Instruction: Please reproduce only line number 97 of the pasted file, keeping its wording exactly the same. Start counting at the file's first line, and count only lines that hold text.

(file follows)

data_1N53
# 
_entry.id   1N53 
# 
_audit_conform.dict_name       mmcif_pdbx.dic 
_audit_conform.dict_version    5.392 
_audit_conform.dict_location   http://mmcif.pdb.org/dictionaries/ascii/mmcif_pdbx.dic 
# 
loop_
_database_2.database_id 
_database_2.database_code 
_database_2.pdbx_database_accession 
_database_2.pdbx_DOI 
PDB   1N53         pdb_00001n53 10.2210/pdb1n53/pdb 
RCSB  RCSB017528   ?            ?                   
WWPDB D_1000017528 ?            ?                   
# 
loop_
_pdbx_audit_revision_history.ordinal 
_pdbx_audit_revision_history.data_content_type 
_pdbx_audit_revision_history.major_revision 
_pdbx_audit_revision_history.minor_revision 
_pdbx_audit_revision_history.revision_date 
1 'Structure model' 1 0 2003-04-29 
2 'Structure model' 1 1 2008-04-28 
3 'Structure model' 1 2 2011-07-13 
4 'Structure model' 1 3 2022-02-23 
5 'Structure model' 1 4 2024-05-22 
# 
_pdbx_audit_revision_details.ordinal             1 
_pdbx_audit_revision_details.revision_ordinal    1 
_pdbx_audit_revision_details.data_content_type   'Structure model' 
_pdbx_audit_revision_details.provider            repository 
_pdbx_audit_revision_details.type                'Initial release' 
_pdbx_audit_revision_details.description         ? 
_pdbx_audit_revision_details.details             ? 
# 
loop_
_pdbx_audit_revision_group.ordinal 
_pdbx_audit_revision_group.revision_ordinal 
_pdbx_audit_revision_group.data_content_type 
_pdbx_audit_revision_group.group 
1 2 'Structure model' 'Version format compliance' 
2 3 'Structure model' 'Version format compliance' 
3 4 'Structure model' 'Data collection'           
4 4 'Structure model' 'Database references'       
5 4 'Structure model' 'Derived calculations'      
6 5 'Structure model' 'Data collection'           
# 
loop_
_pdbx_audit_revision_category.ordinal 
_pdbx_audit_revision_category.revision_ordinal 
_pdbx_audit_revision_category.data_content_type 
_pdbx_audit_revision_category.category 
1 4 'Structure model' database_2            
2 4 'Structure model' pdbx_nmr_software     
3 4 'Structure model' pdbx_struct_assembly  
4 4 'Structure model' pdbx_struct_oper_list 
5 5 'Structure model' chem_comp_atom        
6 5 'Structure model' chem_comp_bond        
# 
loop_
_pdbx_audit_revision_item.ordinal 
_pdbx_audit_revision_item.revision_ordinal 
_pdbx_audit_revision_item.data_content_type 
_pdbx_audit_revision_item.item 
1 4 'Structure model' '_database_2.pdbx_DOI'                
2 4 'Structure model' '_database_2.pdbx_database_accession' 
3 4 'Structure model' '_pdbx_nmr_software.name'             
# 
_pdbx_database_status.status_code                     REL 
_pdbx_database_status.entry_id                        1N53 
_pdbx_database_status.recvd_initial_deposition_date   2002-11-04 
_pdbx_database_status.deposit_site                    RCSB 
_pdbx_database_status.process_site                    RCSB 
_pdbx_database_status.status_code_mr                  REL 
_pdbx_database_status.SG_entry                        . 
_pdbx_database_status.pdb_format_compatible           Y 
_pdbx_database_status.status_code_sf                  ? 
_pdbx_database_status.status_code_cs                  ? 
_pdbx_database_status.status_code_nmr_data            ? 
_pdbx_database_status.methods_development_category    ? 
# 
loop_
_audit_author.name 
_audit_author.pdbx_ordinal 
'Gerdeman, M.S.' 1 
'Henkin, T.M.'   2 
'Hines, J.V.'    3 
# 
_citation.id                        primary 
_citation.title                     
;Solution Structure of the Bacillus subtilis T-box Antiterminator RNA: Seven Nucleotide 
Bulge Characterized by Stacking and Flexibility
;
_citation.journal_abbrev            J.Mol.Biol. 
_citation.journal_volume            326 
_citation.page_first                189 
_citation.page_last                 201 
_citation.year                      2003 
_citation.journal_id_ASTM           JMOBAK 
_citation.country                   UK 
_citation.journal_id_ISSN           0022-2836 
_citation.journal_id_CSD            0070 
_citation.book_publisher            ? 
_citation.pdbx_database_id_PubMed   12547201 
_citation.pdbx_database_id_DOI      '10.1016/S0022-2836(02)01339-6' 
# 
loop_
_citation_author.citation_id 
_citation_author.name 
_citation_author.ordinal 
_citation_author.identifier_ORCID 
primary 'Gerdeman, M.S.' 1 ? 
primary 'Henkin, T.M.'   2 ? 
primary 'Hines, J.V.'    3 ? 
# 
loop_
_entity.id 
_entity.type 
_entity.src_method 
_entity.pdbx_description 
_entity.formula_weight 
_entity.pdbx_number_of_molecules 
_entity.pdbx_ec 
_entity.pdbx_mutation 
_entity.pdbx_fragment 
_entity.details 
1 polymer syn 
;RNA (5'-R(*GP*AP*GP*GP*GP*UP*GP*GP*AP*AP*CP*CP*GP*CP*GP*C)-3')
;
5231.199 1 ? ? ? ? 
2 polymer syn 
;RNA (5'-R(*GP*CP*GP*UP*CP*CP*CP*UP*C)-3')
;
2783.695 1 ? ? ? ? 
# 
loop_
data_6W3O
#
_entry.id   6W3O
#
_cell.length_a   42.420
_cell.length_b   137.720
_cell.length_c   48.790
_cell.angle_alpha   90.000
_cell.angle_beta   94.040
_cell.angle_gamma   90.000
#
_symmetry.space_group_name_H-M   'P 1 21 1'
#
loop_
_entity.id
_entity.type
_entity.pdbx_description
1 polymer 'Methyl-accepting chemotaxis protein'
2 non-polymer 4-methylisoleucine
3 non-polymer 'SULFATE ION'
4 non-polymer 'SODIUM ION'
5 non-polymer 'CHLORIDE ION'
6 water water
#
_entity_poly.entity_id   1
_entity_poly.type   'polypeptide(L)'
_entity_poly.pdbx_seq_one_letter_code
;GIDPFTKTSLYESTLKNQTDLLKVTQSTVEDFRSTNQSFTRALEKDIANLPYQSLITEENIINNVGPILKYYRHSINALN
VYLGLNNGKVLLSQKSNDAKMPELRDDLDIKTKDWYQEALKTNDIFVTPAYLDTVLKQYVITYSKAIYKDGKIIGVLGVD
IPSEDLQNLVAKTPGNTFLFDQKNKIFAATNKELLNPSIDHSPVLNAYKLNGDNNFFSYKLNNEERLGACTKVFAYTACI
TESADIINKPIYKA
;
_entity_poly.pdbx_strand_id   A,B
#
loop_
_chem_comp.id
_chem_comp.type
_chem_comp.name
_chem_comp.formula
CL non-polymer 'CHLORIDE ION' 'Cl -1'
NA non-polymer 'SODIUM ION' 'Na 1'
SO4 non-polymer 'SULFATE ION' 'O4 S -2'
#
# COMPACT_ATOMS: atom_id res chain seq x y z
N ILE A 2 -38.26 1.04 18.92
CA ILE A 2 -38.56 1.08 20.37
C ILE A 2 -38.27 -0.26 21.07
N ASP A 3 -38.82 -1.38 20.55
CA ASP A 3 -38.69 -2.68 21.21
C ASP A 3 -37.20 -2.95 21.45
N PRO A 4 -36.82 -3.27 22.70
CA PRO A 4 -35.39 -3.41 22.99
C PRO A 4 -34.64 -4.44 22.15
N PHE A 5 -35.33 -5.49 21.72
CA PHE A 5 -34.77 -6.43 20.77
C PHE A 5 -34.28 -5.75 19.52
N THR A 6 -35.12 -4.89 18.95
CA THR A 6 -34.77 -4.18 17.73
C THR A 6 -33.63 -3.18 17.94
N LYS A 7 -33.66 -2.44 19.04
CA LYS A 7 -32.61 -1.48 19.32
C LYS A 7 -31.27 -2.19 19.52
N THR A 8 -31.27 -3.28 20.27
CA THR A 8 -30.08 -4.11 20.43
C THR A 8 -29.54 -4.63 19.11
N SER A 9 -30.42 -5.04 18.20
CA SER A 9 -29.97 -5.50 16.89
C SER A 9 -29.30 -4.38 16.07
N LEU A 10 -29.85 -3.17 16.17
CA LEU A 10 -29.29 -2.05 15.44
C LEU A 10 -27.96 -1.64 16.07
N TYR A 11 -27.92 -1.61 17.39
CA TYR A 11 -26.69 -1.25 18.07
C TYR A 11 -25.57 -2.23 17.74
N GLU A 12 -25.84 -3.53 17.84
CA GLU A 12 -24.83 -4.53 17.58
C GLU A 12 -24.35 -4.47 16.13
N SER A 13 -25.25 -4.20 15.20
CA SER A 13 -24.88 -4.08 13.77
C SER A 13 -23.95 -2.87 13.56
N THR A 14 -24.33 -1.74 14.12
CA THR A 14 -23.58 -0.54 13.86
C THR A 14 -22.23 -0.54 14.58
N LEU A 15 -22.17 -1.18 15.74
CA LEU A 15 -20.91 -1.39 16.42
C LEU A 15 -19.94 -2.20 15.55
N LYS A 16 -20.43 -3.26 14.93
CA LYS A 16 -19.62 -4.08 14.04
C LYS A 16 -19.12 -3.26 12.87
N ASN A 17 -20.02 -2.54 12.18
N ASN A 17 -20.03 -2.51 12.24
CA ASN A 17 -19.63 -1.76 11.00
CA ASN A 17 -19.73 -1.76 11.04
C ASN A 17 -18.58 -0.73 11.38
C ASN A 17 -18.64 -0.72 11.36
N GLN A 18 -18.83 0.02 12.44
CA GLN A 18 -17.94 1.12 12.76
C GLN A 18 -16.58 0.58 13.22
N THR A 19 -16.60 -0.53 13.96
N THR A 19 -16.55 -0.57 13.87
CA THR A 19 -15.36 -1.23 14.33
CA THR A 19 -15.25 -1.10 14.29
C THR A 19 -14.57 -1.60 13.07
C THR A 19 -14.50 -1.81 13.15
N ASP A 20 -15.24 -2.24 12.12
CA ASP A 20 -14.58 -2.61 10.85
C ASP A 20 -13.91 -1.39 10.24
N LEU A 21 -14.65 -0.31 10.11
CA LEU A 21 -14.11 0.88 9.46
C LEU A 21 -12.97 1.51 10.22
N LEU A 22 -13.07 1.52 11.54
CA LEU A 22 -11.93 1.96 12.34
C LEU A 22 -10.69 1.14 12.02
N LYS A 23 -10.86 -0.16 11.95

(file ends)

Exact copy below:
_citation.journal_volume            326 